I asked Josh what he thought of them and this was his reply, “they’ll get eaten, but I won’t request them again. The dough to stuff ratio is too low for me.” He hadn’t seen me bake them, so he didn’t realize there was neither flour nor butter in them. I also caught him feeding a piece to Eloise before he remembered they have chocolate, so I guess that’s what he meant by “they’ll get eaten.” I will admit they’ve grown on me a bit, and I definitely like the idea of a dairy and gluten-free cookie. If I ever make them again, I would not toast the walnuts, as I found the flavor overpowered the yummy almonds and chocolate. And though not a huge hit, I would consider making a variation of this recipe again.

This recipe rated a 7 for Deliciousness and a 2 for Effort, giving them an EDR of 3.5. Many thanks to MacDuff of The Lonely Sidecar for an easy yet interesting choice. You can find the recipe here on MacDuff’s site and visit the TWD blogroll to see what the other bakers thought of these cookies.

Monday, December 14, 2009

Cold Weather Food

It was a gray and rainy morning on Saturday (and for the better part of the weekend, actually), which made me crave something warm and comforting for breakfast. I had starred some gingerbread pancakes in my Google Reader a while ago and decided it was the perfect morning to make them. Unfortunately, though scrumptious, they weren’t terribly pretty and I didn’t photograph them (we also devoured them rather quickly). Though I hope to make them again before the holiday season is over, it may not happen, so click on over to this recipe on Baking Bites for some fantastic Gingerbread Pancakes (I recommend upping the spices and subbing some whole wheat for white flour). Josh and Eloise would tell you the pancakes were the best idea I had all weekend, much better than my idea to go running in the rain.

I’m not going to leave you without a recipe and a picture of my wet dog. Another yummy comfort food I’ve been making recently is Pasta with Garlic and Oil; if you want to be fancy it’s called “Aglios E Olio”. In our house we refer to the dish as “garlic noodles.” It’s easy, delicious, and inexpensive to make – win-win-win! We won’t bother worrying about the nutritional content. Mondays are often rough for me, so it’s nice to have a simple and satisfying meal like this one at the end of the day. Before you proceed, I will warn you that you must love garlic, ‘cos there’s a lot in this recipe! This recipe received an 8.5 for Deliciousness and a 2 for Effort, giving it an EDR of 4.25.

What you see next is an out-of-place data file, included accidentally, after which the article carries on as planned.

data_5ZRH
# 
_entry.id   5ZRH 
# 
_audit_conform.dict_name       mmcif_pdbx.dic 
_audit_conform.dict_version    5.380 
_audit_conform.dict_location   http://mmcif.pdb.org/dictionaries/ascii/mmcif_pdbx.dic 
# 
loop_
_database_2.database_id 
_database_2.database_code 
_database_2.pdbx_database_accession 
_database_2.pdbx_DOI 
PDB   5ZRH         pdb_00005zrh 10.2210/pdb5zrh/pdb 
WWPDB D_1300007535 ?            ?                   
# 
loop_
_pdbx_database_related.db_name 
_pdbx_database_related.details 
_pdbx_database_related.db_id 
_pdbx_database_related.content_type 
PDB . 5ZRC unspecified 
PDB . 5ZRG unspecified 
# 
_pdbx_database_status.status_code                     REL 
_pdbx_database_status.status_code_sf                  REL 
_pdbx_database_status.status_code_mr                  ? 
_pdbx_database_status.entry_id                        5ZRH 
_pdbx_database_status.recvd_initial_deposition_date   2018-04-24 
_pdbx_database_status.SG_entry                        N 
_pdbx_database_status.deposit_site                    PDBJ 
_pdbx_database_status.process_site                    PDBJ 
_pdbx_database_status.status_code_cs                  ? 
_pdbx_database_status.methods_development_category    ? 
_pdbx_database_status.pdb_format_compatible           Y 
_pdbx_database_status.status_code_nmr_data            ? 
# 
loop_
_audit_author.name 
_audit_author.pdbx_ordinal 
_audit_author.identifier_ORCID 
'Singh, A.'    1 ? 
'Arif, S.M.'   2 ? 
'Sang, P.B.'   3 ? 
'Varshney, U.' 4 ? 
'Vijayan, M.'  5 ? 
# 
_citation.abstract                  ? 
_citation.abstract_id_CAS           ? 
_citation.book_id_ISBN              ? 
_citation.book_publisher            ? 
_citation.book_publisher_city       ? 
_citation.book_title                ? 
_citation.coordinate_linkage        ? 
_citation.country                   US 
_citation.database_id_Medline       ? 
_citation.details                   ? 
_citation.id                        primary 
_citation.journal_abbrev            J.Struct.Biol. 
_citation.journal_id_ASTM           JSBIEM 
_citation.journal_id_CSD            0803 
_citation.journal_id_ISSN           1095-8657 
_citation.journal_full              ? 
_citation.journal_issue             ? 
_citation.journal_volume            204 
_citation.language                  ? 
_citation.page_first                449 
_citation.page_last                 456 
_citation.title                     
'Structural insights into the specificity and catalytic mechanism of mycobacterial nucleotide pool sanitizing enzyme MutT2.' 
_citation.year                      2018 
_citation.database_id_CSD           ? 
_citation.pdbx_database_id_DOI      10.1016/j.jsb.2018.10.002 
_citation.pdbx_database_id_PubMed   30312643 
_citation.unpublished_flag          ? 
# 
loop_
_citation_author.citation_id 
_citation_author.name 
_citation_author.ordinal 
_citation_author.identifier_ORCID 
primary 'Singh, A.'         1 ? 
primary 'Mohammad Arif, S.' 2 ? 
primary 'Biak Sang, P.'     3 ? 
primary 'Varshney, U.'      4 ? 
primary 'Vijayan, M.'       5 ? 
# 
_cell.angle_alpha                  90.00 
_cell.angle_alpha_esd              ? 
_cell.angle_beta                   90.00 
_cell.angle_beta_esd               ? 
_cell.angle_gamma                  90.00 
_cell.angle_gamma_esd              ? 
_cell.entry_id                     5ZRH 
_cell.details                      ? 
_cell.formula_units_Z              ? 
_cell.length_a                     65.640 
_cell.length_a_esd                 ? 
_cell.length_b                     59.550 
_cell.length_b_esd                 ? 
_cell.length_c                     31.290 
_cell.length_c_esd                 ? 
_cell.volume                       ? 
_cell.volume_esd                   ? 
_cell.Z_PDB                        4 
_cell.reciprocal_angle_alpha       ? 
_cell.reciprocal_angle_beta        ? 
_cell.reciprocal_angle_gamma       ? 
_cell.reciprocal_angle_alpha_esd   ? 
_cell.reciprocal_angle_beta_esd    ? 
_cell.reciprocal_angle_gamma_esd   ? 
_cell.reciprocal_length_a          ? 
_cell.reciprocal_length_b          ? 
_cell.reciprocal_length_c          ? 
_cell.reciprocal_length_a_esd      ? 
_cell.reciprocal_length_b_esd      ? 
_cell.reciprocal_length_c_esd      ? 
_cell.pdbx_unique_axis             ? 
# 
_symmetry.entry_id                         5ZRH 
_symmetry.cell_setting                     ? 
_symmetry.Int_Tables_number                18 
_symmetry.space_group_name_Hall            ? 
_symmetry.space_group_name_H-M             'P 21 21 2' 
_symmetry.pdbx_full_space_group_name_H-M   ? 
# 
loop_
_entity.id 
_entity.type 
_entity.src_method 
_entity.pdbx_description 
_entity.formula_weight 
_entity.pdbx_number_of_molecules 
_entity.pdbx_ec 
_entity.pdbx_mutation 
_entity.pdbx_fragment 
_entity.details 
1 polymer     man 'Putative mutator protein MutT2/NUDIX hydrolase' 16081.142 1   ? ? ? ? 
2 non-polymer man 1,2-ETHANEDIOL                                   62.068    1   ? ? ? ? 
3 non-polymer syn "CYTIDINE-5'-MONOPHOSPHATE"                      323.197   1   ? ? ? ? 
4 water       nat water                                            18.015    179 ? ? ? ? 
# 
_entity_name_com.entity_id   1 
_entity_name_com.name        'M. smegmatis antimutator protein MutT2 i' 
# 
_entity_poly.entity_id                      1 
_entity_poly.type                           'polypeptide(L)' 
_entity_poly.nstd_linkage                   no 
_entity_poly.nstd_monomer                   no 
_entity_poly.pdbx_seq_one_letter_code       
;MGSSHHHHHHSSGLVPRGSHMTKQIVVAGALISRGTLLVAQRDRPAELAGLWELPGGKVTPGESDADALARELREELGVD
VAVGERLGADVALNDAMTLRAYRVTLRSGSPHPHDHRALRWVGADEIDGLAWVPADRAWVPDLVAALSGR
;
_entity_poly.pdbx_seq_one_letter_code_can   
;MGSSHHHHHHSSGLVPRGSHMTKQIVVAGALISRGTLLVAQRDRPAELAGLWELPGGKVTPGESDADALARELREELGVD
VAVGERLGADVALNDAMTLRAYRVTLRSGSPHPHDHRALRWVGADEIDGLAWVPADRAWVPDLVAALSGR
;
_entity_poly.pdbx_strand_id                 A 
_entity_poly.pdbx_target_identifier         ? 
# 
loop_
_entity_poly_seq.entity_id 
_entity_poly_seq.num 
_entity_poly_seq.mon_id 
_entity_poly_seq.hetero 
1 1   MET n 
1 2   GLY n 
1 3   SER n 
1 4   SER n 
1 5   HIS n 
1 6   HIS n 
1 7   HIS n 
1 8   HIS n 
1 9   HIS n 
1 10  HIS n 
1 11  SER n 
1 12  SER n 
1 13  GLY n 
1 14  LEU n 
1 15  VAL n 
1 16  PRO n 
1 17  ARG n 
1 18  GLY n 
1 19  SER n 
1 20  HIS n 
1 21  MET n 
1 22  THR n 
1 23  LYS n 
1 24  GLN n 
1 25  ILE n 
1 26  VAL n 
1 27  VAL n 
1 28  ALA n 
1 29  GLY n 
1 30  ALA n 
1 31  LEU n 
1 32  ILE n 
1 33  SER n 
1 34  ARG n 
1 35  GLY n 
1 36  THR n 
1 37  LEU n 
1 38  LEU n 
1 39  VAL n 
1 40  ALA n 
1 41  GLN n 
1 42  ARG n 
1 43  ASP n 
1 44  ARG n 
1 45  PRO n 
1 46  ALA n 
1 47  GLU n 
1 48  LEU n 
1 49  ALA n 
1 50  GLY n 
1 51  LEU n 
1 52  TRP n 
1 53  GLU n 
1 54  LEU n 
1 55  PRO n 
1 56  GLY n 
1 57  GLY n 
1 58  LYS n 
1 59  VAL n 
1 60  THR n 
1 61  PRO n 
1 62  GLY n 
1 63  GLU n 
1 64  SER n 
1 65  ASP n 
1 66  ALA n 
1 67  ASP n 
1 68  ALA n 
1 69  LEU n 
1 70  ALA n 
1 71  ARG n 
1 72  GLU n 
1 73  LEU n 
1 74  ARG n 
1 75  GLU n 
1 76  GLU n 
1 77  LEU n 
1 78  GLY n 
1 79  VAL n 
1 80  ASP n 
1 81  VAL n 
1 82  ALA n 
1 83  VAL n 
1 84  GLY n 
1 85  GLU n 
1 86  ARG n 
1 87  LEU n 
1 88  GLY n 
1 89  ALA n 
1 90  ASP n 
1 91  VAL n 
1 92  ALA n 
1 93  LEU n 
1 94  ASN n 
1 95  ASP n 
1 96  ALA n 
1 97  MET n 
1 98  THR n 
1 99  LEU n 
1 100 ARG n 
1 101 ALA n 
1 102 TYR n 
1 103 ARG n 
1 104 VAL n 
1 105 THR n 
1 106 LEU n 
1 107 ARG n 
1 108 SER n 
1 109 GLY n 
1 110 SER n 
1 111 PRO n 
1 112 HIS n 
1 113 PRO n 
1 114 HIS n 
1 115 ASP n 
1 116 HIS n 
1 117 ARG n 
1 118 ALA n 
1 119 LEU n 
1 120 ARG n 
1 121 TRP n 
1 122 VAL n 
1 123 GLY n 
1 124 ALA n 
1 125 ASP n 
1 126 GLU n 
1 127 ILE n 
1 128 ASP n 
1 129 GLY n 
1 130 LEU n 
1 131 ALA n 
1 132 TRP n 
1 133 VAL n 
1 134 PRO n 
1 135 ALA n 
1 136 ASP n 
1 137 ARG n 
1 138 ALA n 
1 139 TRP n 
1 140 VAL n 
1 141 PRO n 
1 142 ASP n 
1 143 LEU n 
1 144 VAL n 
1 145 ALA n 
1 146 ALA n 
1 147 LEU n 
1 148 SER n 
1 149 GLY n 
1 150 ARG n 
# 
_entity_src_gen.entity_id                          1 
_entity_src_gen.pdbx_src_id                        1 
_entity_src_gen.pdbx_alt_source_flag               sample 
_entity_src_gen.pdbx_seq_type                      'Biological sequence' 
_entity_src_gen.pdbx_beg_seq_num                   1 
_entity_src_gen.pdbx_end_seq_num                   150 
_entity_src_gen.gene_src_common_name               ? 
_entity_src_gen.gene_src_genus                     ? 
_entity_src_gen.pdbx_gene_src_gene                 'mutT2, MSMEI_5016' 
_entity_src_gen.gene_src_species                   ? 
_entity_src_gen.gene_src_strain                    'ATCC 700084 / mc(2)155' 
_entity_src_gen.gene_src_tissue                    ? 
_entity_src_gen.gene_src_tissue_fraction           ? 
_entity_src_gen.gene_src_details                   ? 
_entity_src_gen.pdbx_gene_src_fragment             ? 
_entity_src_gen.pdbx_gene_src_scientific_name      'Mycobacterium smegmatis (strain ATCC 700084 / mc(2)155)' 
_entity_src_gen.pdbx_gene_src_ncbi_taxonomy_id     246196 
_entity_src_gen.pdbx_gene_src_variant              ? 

Pasta with Garlic and Olive Oil (Aglio E Olio) from Cook’s Illustrated Italian Favorites
(printable recipe)

1 pound spaghetti or noodles of your choice
Table salt
6 tablespoons extra-virgin olive oil
20 medium garlic cloves from 1-2 heads, minced or pressed through a garlic press (about ¼ cup)
¾ teaspoon red pepper flakes
3-4 tablespoons fresh parsley leaves, finely chopped
2 teaspoons juice from 1 lemon
1 ounce grated Parmesan, about ½ cup (optional)

Adjust the oven rack to lower-middle position, set large heatproof serving bowl on rack and heat oven to 200 degrees. Bring 4 quarts water to boil, covered in large Dutch oven or stockpot. Add spaghetti and 1 ½ teaspoons salt to boiling water, stir to separate pasta, cover and cook until al dente; reserve 1/3 cup pasta cooking water and drain pasta.

While water is heating, combine 3 tablespoons oil, 3 tablespoons garlic, and ½ teaspoon salt or sea salt flakes in heavy-bottomed nonstick 10-inch skillet; cook over low heat, stirring constantly, until garlic foams and is sticky and straw-colored, 10 to 12 minutes. Off heat, add remaining tablespoon of garlic, red pepper flakes, parsley, lemon juice, and 2 tablespoons pasta cooking water to skillet and stir well to keep garlic from clumping.